Declaration of War

Fighting a Child's Disease

         
 

27 January 2012| No Comments     by Sean Chavel

 

Recommended more for practical terms… but it is artistically successful. Declaration of War (French, in English subtitles) is a sad story of new parents dealing with their newborn’s disease and is filmed with energy and vitality to offset the material. Romeo (Jeremie Elkaim) and Juliette (Valerie Donzelli) are attractive young people just getting a start with their grown-up life, with the hope that their child will grow up healthy and beautiful. The child gets past its first year but looks a little dopey, a little lethargic and a little clumsy in comparison to other kids at daycare. After some trips to the pediatrician, Romeo and Juliette are told that their son must undergo x-rays, then an MRI. What’s important, if bewildering about the film, is how some of the doctors that treat the case are hopeful while others are more cynical or disparaging in their prognosis. Then there’s the viewer’s expectations: You wonder the whole time if whether this is the kind of film that will end happily or tragically? To its credit, you’re not quite sure what kind of film it’s going to be since it conducts a tone that’s a cross between acceptable mainstream and uncompromised art film.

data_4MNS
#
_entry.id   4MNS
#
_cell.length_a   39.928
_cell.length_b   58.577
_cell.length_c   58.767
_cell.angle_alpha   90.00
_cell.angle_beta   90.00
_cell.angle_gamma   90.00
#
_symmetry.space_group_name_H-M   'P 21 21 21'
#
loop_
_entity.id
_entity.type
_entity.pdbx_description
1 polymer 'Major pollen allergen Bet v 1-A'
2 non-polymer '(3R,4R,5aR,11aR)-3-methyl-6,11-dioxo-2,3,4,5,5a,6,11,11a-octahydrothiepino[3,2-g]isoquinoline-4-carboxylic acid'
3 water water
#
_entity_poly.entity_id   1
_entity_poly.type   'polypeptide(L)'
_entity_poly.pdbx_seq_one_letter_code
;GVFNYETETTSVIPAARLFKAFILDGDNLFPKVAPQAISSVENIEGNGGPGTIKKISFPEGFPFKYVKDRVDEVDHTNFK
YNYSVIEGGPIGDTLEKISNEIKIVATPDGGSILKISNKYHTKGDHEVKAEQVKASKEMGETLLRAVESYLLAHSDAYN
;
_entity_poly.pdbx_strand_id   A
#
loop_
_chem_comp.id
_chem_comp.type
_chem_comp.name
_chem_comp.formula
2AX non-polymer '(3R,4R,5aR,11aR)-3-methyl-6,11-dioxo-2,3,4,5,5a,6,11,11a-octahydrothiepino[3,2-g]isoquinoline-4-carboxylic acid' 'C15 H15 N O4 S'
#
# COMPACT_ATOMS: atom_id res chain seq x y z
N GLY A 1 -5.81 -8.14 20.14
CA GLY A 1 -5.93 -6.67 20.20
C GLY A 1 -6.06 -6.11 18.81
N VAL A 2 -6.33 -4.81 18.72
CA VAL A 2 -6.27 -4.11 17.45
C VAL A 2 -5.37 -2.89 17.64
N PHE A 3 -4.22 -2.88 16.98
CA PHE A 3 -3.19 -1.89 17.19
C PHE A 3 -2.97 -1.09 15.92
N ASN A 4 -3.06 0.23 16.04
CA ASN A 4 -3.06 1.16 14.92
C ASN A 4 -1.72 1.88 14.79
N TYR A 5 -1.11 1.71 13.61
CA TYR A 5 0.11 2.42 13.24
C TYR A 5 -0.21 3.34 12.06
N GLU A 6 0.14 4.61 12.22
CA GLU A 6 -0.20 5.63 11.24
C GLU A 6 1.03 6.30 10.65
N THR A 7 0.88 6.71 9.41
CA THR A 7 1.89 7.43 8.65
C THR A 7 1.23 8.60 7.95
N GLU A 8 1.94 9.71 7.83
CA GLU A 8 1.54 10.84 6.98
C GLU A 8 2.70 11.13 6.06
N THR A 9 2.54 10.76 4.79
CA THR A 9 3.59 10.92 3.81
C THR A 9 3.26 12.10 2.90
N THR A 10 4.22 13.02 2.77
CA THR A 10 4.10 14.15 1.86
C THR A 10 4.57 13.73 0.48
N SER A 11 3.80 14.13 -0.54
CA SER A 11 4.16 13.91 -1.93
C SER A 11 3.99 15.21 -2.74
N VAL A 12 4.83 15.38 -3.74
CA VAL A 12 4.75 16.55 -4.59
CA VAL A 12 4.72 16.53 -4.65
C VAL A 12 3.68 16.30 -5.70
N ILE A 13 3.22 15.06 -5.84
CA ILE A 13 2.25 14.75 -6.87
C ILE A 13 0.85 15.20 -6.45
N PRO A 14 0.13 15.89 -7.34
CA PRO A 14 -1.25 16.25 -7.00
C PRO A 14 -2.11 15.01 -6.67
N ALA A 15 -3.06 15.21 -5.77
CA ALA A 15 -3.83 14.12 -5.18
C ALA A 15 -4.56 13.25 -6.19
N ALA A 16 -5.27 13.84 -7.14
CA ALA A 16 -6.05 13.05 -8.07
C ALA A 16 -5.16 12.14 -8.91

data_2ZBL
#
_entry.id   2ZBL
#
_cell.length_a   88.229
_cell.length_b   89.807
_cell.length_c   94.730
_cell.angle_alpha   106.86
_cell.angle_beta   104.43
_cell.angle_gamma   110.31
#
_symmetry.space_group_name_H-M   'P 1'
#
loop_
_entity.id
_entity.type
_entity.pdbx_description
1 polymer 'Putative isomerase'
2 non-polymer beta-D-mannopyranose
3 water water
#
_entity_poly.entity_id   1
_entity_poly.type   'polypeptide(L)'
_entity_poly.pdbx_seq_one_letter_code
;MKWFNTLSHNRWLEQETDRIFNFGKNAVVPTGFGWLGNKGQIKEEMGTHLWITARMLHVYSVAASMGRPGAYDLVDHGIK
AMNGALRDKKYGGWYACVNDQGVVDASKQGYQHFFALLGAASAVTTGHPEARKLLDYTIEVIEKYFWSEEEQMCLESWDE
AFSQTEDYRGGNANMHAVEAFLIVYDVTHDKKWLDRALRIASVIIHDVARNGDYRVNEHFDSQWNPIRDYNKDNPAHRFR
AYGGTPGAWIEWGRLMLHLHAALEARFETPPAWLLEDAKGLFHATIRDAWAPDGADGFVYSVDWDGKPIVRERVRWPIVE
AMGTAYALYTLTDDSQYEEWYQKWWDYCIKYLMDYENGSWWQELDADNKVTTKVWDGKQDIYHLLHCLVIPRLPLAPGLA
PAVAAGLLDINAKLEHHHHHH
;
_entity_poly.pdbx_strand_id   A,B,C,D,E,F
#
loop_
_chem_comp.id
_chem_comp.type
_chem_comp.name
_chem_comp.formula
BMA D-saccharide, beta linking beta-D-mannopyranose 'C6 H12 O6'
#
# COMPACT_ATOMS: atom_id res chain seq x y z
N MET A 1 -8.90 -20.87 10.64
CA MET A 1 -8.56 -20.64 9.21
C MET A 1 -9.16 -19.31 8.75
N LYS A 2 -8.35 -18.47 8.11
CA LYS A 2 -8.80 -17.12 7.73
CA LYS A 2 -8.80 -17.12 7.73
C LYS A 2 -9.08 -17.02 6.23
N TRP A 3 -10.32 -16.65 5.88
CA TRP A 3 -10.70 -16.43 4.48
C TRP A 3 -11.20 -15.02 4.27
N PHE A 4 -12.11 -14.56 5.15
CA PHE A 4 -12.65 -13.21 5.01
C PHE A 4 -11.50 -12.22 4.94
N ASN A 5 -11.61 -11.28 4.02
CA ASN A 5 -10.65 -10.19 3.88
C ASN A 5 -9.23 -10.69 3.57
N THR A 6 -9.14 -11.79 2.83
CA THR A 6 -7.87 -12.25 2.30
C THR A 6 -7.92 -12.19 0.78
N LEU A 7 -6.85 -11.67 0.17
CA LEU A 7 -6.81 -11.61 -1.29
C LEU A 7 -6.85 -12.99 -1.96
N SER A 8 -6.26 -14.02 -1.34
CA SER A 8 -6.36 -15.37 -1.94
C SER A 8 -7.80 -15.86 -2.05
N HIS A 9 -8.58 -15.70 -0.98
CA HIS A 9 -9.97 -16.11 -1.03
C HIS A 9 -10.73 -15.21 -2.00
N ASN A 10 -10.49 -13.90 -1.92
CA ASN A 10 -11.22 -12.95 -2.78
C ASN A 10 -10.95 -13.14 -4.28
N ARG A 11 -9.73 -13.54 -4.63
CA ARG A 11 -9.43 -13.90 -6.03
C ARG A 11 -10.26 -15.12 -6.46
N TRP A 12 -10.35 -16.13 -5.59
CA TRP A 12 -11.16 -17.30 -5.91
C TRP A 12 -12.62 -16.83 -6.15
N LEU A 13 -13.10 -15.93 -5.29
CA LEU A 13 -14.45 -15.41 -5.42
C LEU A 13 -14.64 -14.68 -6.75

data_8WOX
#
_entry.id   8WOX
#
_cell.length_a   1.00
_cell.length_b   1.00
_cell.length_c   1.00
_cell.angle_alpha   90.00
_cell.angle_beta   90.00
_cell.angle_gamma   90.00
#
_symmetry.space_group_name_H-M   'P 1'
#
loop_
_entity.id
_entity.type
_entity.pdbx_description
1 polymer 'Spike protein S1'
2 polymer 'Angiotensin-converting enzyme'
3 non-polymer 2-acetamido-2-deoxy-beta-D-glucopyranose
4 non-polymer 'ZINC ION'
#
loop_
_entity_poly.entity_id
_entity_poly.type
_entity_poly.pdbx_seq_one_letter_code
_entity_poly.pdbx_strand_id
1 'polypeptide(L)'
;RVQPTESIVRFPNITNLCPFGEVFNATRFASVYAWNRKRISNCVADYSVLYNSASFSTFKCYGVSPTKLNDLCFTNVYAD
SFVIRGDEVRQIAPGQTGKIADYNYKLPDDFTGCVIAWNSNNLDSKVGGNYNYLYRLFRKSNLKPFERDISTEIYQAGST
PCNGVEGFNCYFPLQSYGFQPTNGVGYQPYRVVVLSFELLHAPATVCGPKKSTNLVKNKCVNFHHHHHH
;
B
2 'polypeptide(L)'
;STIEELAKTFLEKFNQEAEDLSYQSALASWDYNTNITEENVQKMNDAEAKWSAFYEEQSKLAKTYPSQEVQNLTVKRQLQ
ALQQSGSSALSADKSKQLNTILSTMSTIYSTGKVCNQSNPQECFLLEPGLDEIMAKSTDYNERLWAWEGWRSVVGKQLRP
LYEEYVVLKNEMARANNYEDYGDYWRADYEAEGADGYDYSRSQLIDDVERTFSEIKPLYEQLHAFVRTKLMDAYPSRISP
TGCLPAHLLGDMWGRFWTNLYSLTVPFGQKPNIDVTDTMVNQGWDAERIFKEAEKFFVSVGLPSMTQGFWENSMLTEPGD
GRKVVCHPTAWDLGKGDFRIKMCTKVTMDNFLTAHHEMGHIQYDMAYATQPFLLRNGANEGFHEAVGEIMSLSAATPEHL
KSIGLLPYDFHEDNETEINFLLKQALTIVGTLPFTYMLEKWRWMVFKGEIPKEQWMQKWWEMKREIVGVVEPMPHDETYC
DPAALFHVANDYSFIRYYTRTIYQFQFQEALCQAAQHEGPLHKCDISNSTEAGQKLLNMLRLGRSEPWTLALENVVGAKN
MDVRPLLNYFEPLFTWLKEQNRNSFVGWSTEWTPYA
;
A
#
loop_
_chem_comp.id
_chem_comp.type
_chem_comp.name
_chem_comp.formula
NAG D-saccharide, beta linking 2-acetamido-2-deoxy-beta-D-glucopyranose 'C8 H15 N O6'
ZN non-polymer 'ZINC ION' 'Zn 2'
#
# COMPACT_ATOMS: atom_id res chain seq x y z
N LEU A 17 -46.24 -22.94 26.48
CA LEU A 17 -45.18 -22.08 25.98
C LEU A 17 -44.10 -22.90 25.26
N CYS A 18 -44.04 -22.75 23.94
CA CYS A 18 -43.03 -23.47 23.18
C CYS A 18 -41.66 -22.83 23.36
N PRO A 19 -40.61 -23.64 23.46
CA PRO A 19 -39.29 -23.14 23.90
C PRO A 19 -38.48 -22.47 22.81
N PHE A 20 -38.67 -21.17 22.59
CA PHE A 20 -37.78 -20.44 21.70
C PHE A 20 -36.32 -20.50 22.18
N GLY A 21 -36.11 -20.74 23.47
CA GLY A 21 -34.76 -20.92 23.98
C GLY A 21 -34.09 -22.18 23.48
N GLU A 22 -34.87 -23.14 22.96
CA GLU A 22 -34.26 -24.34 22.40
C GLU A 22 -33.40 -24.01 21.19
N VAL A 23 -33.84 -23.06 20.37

Donzelli, the fine-looking actress at the center, is also the film’s director and she seems to have inherited the hand-held camera look of Francois Truffaut’s early movies (1000-to-1 she’s seen “Jules and Jim” at least a dozen times). Her film makes us hold our breath on several occasions, waiting alongside the parents for the news of whether their young has survived the treatment or not. Other characters introduced are the extended family, an appropriately emotional cheerleading squad, as well as a league of doctors and unsympathetic nurses.

You extract practical information from the movie more than anything. You come out figuring why it’s important to search for the best doctor, one that can perform and communicate best with you. Why it’s important to find a doctor who understands some cancerous tumors over others. Why it’s important to ask if your child survives one treatment, if he will still be healthy in six months. Why it’s important to ask how many months of hospitalization will be required if there is survival. None of the doctors tell these parents neither of what their lives will look like five years from that point on.

100 Minutes. Unrated.

FOREIGN FILM / FOOD FOR THOUGHT MOVIE / DOWNHEARTED

Film Cousins: “Terms of Endearment” (1983); “Awakenings” (1990); “The Doctor” (1991); “Lorenzo’s Oil” (1992).

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Sean Chavel

About The Author / Sean Chavel

Sean Chavel is a Hollywood based author and movie reviewer. He is the Executive Director of flickminute.com, a new website that has adapted the movie review site genre by introducing moodbased and movie experience based reviews.

 

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